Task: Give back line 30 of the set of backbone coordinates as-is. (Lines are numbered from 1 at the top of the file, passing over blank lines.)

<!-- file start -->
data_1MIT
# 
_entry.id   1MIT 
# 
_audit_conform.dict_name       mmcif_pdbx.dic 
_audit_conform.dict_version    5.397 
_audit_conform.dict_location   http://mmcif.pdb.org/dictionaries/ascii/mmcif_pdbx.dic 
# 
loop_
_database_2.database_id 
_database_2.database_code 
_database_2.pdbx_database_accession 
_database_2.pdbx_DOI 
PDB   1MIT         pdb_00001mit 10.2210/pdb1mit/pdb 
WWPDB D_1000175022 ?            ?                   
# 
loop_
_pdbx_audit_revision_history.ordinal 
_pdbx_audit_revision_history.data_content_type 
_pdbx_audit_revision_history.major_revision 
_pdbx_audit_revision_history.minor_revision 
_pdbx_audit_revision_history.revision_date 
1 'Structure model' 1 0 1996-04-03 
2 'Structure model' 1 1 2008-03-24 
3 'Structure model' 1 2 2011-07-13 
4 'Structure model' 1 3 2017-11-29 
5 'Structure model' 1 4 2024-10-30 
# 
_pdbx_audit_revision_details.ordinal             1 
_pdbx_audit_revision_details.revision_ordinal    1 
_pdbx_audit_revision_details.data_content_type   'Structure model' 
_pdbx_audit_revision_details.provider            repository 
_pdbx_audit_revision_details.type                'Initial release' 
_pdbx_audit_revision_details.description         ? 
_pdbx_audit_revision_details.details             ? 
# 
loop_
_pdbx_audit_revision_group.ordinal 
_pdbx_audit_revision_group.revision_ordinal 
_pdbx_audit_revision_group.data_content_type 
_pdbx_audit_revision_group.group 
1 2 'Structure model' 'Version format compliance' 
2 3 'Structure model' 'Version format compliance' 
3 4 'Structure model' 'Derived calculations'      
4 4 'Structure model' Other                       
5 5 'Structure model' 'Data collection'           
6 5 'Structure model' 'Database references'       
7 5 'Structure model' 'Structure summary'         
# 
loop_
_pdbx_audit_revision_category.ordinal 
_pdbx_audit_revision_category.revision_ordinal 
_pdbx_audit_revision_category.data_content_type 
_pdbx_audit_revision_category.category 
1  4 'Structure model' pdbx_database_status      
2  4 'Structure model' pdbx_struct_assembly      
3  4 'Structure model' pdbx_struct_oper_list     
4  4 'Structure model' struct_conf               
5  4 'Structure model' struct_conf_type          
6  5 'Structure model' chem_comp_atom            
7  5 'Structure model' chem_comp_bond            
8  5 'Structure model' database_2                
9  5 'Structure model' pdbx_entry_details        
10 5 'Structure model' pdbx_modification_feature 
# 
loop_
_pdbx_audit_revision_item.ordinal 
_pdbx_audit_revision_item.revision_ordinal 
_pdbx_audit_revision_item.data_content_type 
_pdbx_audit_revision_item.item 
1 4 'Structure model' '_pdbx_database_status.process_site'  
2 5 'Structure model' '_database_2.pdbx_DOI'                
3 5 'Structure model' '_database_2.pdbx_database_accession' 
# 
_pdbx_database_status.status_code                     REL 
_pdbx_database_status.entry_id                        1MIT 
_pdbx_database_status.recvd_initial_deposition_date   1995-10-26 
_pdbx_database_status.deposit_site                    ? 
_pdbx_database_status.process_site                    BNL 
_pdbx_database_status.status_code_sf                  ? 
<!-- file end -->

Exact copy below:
_pdbx_audit_revision_details.revision_ordinal    1 